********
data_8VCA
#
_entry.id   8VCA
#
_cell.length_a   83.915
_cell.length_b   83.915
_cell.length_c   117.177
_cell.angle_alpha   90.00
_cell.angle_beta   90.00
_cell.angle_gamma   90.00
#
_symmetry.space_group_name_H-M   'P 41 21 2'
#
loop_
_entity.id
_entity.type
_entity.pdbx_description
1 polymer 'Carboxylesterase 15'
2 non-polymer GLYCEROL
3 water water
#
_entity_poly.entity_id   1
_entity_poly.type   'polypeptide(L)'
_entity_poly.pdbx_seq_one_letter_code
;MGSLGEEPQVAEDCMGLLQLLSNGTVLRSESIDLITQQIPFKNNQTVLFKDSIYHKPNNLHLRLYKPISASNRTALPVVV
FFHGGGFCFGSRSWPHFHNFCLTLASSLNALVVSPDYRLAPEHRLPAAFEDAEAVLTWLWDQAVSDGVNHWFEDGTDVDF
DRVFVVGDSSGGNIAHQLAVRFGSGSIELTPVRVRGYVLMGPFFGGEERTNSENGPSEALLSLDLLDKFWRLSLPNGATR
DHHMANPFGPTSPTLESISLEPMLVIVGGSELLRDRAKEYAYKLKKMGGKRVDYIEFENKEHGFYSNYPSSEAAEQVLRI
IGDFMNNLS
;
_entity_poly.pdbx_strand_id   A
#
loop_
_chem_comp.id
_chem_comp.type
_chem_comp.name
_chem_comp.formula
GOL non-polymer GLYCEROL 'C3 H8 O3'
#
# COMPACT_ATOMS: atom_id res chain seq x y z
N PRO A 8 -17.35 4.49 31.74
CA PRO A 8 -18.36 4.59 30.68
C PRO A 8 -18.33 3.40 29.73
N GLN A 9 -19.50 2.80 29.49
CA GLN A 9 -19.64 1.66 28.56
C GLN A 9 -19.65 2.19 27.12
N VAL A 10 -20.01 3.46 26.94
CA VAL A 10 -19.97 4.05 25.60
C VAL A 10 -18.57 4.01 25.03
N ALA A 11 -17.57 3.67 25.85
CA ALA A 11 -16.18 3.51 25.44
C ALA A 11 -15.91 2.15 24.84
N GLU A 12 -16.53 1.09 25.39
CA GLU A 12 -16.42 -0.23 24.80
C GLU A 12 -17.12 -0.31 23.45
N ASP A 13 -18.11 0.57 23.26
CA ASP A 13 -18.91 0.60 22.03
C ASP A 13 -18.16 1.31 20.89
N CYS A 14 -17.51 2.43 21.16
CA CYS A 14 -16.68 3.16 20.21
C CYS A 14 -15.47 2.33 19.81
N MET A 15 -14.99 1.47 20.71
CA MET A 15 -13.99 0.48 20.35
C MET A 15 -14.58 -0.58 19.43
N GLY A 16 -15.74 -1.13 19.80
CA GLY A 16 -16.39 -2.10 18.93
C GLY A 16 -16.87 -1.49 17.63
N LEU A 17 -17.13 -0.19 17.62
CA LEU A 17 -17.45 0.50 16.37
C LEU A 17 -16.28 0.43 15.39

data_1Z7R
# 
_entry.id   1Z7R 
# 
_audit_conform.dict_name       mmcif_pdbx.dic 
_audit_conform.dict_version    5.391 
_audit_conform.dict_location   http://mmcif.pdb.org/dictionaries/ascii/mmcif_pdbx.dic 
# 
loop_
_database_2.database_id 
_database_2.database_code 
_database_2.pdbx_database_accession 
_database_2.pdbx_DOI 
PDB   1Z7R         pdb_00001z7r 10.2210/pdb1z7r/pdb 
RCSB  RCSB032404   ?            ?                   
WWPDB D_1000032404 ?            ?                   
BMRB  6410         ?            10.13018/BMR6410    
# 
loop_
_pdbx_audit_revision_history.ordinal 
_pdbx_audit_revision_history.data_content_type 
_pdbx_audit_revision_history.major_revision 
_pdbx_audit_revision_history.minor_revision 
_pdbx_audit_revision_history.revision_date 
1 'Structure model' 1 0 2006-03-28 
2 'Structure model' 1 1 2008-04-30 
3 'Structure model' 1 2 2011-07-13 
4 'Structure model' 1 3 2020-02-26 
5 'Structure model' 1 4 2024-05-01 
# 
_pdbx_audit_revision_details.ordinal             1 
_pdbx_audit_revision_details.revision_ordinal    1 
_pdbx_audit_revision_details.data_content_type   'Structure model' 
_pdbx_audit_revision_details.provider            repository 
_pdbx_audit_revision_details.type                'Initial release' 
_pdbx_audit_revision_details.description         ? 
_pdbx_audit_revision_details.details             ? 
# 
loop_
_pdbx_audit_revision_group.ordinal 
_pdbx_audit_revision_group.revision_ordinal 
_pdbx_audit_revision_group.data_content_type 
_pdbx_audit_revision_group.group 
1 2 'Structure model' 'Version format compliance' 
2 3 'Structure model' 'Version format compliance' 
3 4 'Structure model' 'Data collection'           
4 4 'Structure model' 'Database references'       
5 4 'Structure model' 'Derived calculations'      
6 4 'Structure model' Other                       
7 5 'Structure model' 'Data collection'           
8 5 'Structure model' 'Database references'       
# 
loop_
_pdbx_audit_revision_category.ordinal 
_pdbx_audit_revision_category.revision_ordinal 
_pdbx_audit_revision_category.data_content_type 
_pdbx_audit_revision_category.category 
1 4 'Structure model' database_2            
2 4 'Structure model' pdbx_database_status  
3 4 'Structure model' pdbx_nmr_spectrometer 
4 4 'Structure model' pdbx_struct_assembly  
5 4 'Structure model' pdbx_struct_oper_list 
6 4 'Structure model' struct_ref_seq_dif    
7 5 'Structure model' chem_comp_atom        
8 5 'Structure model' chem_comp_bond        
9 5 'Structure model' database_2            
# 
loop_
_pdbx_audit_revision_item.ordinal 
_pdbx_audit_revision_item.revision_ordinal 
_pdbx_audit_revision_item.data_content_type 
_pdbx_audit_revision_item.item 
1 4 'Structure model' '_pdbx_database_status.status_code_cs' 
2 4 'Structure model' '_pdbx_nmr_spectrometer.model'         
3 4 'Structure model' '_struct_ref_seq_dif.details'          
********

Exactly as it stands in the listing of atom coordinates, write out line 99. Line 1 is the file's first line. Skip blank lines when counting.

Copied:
5 'Structure model' 1 4 2024-05-01 